Essays/Articles / Film Reviews

REVIEW: ‘Spring Breakers’ (2012) dir. Harmony Korine


Ashley Benson, James Franco and Vanessa Hudgens in ‘Spring Breakers’

I finally watched Spring Breakers after being told it was terrible by almost everyone I asked. Maybe about five minutes in I figured at least half of those people must have disliked it because they expected a party movie and then got a Harmony Korine film.

Even without addressing the content of the film I think it’s a clever move on Korine’s part to market this film as a mainstream, commercialized party movie and then stuff it full of social commentary and meaning. I think it could easily be interpreted as glamorizing an extreme version of what you usually see in party films, complete with machine gun shoot ups, but I rather take the view that the film’s aim is to take the situation to an extreme and present it in a way that is perfectly normal in order to open up questions and conversations about where exactly youth sub-cultures are headed.

Probably my favourite aspect of the film was the way in which Korine used the girls’ conversations with their families in voice over, completely unaligned with the images being shown on screen so that is was entirely obvious (if it wasn’t already) that this was all behind the backs of the older generation. There was a lot of talk of ‘this moment’ throughout the film, and freezing time, and it seemed like that was another way of communicating how specifically relevant the content of the film is to the young generation of today.

The film as a whole could easily be described as self-obsessed. It’s very much focused on individuals, it perhaps takes itself too seriously, but I’m not sure I mind too much; all that that did for me was reinforce again that it’s not ‘just a party film’. Lack of a solid plot is not something that puts me off a film, but in my opinion there are points in the middle of the film where it becomes slightly boring, and then falls into the ‘pretentious’ category, as if Korine was suddenly trying too hard to make sure his audience knew it wasn’t ‘just a party film’. These moments are few and far between, though, and only noticeable when I forced myself to step back and evaluate it. It would have been all too easy to just let myself be carried away in the flow of the film.

The cinematography is beautiful. Even amongst slightly dull or pretentious scenes you get weirdly wonderful images that capture your attention again. The scene with James Franco playing the Britney Spears song on the piano with the girls around him in pink balaclavas, bikinis and holding machine guns against an almost too-red sky creates a striking image that lends a kind of other-worldly essence to an otherwise fairly naturalistic scenario. Elsewhere in the film, particularly at the beginning, you get these wonderful close-up shots that soften and sharpen and don’t remain static, which just emphasizes the way in which the situation and the characters themselves are in no way clean cut; it’s a little rough and it gets messy at points but there’s always that certain weird, unexpected beauty within it.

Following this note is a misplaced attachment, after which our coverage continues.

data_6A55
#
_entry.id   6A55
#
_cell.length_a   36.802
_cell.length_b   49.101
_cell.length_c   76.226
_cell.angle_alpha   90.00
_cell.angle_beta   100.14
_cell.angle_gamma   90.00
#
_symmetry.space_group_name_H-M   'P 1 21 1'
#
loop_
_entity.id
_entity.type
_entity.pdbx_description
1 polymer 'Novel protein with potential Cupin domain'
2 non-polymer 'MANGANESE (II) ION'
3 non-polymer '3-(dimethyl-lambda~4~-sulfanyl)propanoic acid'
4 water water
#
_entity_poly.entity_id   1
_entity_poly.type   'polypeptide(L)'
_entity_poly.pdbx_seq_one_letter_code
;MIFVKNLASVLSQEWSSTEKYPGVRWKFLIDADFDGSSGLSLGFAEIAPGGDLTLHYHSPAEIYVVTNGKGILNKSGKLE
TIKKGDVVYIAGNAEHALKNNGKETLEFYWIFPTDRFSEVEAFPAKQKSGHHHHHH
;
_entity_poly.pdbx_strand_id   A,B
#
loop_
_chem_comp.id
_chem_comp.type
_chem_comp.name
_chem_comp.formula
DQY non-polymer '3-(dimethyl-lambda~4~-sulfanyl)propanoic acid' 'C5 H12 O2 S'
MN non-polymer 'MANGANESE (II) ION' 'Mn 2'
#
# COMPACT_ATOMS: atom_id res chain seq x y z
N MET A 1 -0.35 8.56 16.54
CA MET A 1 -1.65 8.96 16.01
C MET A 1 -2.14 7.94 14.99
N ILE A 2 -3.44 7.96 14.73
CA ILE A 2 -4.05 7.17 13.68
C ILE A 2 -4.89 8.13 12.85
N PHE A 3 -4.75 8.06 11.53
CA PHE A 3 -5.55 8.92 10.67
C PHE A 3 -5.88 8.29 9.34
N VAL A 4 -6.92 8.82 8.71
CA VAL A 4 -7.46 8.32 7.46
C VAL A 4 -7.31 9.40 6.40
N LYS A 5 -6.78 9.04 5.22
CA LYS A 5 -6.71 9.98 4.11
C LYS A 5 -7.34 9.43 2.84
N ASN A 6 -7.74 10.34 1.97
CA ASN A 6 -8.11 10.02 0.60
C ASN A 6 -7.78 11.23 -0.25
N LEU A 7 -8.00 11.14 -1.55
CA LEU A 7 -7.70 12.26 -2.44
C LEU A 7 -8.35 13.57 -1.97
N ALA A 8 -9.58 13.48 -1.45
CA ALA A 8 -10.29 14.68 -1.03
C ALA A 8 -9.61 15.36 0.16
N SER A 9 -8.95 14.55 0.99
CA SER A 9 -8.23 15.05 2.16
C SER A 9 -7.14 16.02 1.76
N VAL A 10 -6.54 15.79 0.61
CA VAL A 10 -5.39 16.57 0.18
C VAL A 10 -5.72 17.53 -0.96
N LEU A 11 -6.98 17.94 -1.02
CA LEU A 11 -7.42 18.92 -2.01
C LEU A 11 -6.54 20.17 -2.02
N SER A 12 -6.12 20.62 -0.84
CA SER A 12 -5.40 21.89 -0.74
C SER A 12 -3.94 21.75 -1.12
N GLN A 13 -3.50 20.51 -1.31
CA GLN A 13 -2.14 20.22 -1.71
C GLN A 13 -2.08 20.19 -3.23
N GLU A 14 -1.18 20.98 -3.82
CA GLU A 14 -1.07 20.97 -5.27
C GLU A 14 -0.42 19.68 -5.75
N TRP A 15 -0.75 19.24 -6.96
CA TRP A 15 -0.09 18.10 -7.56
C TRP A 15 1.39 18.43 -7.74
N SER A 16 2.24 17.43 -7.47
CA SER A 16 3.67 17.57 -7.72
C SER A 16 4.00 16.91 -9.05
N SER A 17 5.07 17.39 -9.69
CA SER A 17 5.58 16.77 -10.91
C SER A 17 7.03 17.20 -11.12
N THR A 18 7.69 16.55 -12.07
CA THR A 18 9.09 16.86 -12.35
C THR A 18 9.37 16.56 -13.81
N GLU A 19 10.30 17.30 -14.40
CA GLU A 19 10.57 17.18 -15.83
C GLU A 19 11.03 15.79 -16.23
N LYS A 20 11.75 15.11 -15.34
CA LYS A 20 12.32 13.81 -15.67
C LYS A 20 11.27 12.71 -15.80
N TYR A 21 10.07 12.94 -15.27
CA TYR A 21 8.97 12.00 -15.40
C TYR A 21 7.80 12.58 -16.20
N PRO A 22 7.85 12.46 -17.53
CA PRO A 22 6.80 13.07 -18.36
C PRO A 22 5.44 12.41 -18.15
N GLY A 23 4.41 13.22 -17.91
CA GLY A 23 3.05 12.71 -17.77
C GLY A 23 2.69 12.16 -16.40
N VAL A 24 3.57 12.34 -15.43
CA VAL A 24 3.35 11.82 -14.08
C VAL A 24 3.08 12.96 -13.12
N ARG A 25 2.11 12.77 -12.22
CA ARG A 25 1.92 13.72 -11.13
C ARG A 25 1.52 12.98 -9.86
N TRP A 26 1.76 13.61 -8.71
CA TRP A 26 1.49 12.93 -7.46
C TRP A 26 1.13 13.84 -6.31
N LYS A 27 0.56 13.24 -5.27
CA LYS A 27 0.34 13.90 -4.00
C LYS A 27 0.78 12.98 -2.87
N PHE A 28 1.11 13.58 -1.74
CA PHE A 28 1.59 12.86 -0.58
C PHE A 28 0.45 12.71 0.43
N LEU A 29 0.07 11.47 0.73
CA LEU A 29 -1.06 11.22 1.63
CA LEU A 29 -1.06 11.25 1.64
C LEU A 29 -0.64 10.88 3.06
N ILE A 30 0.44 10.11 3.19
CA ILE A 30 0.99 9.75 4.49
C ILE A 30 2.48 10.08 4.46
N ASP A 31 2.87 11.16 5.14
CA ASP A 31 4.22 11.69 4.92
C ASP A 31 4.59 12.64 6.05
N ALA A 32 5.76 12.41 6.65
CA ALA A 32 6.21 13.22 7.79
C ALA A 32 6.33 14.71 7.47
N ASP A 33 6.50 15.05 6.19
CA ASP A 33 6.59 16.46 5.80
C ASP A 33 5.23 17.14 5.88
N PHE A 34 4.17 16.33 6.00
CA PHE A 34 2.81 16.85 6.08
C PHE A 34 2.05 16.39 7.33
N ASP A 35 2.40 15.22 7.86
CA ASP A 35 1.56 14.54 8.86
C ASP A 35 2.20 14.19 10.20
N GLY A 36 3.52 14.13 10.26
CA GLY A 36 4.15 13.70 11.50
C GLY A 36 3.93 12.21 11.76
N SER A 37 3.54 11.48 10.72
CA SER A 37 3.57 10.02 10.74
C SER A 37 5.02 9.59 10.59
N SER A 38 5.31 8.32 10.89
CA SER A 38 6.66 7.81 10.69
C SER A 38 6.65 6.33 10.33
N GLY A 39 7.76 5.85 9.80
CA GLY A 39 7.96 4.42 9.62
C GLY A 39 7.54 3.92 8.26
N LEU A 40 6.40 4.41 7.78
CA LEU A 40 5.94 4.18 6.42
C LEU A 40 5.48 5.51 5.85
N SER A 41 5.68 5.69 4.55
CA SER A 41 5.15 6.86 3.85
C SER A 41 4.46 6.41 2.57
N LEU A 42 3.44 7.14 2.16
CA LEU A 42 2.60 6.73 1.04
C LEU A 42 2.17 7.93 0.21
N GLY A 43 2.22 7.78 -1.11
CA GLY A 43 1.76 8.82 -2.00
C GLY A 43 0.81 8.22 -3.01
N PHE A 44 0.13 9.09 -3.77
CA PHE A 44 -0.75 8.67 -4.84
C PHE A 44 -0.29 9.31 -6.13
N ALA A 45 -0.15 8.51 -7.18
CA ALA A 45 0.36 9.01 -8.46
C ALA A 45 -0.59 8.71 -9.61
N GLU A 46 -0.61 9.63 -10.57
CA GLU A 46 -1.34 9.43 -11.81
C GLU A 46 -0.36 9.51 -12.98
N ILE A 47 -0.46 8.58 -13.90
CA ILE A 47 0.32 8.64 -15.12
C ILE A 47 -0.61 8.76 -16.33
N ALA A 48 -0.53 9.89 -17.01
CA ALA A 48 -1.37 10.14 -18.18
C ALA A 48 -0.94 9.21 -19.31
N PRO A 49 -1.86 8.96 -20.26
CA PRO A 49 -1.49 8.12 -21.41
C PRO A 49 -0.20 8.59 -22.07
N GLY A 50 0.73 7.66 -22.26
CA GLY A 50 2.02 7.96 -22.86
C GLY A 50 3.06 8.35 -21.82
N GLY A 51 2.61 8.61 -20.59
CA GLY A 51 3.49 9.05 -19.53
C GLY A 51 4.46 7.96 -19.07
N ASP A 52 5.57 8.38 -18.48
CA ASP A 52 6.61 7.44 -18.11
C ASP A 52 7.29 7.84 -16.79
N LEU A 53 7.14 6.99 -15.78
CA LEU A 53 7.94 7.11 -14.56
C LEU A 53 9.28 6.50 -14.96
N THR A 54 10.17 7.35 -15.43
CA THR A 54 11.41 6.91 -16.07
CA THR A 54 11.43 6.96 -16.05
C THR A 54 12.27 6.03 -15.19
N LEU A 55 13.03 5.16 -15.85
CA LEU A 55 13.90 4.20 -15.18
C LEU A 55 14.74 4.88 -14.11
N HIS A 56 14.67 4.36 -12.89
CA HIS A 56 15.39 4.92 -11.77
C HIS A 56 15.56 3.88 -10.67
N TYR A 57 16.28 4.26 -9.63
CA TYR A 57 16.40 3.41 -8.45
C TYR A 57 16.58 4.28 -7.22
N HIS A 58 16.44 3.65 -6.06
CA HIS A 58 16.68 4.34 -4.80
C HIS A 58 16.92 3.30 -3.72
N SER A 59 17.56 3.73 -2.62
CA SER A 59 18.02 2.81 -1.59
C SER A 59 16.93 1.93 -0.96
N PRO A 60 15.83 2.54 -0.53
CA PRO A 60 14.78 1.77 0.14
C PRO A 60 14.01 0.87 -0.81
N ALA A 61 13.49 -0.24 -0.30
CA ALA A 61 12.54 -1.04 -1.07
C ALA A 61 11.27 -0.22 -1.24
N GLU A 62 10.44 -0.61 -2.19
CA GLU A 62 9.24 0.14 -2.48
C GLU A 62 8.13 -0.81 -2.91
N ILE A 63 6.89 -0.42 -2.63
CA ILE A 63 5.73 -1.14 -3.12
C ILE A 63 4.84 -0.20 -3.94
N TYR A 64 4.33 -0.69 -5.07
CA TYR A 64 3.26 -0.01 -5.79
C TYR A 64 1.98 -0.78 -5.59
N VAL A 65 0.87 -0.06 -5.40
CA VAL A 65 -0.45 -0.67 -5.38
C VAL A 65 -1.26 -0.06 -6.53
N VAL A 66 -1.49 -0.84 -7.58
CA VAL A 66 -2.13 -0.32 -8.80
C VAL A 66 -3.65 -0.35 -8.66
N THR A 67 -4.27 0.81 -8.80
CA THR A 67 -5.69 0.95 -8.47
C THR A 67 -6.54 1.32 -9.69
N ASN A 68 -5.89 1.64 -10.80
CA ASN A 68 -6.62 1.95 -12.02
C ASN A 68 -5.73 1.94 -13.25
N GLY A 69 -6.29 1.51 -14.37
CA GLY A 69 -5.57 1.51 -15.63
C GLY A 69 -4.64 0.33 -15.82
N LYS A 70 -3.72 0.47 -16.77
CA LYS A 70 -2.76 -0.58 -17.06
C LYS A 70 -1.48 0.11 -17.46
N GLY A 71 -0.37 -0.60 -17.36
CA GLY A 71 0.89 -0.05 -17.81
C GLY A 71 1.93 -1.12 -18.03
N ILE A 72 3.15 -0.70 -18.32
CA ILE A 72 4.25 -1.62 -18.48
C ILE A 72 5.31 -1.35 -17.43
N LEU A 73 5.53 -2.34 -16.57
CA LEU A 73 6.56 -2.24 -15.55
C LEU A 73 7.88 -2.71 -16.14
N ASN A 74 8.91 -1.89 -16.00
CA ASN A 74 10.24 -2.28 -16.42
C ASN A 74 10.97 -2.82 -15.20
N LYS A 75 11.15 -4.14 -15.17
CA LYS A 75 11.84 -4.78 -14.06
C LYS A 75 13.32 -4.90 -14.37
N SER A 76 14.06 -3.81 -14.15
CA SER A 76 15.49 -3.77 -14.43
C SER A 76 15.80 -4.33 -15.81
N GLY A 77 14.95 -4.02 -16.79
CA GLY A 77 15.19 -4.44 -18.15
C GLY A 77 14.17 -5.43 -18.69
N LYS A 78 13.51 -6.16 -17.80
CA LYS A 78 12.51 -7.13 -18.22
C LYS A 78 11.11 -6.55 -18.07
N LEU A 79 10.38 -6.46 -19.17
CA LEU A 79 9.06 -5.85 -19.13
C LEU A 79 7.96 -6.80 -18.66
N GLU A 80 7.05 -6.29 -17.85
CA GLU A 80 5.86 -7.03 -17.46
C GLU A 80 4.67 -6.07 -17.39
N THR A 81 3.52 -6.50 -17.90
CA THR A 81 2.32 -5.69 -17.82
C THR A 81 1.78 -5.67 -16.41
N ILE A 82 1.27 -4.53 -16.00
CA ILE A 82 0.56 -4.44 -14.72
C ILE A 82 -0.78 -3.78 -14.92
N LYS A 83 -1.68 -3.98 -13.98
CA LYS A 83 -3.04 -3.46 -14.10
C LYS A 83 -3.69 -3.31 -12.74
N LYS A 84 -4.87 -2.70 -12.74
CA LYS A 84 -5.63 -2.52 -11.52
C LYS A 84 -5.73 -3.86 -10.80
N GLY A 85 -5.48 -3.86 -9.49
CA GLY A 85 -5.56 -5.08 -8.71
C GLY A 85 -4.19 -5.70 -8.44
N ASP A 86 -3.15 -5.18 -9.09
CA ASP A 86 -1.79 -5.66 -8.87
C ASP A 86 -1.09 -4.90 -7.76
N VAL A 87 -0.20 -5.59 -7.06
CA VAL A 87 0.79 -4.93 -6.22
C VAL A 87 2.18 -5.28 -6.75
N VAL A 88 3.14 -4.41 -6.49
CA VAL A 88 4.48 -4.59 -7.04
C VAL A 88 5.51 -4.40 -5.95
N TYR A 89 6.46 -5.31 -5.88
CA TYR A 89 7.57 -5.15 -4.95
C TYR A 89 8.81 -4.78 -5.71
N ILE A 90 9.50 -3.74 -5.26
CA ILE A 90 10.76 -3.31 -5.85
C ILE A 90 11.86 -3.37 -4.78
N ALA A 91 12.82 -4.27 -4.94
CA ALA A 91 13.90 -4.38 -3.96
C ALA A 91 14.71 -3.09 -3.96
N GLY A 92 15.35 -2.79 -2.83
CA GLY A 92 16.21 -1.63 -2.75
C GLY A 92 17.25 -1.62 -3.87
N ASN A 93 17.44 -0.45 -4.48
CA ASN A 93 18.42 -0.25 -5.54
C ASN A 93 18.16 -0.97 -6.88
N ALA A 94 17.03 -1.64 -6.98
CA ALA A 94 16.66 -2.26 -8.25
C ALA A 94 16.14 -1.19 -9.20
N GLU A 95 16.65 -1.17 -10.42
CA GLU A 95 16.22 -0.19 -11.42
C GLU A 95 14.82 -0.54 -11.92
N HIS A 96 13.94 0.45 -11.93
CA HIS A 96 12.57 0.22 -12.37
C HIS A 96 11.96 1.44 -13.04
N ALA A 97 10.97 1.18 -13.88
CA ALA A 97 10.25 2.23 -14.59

There’s a lot to be said about this film from a feminist perspective. I think the whole film could be read as a struggle for power, for sexual freedom, for the girls’ individuality. Franco’s character is aggressive and violent and it’s interesting to see the way in which he influences the girls; at the beginning of the movie when the girls are in charge of themselves and there’s no one telling them what to do they show a level of violence and aggression on a par with Franco’s, but once taken under his wing (which itself gives a suggestion of ownership in the film: he bails them out of jail and so they owe him, as if he has bought them directly from the prison) they become more of a giggling chorus, using guns only in sexual games, having their individuality stripped away by the pink balaclavas. They only return to freedom and control over themselves once they have killed Franco.

Overall i was pleasantly surprised. Spring Breakers is the worst party movie I have ever seen, for sure, but for something with much more depth and especially something thought provoking for further discussion, the film is an excellent choice.

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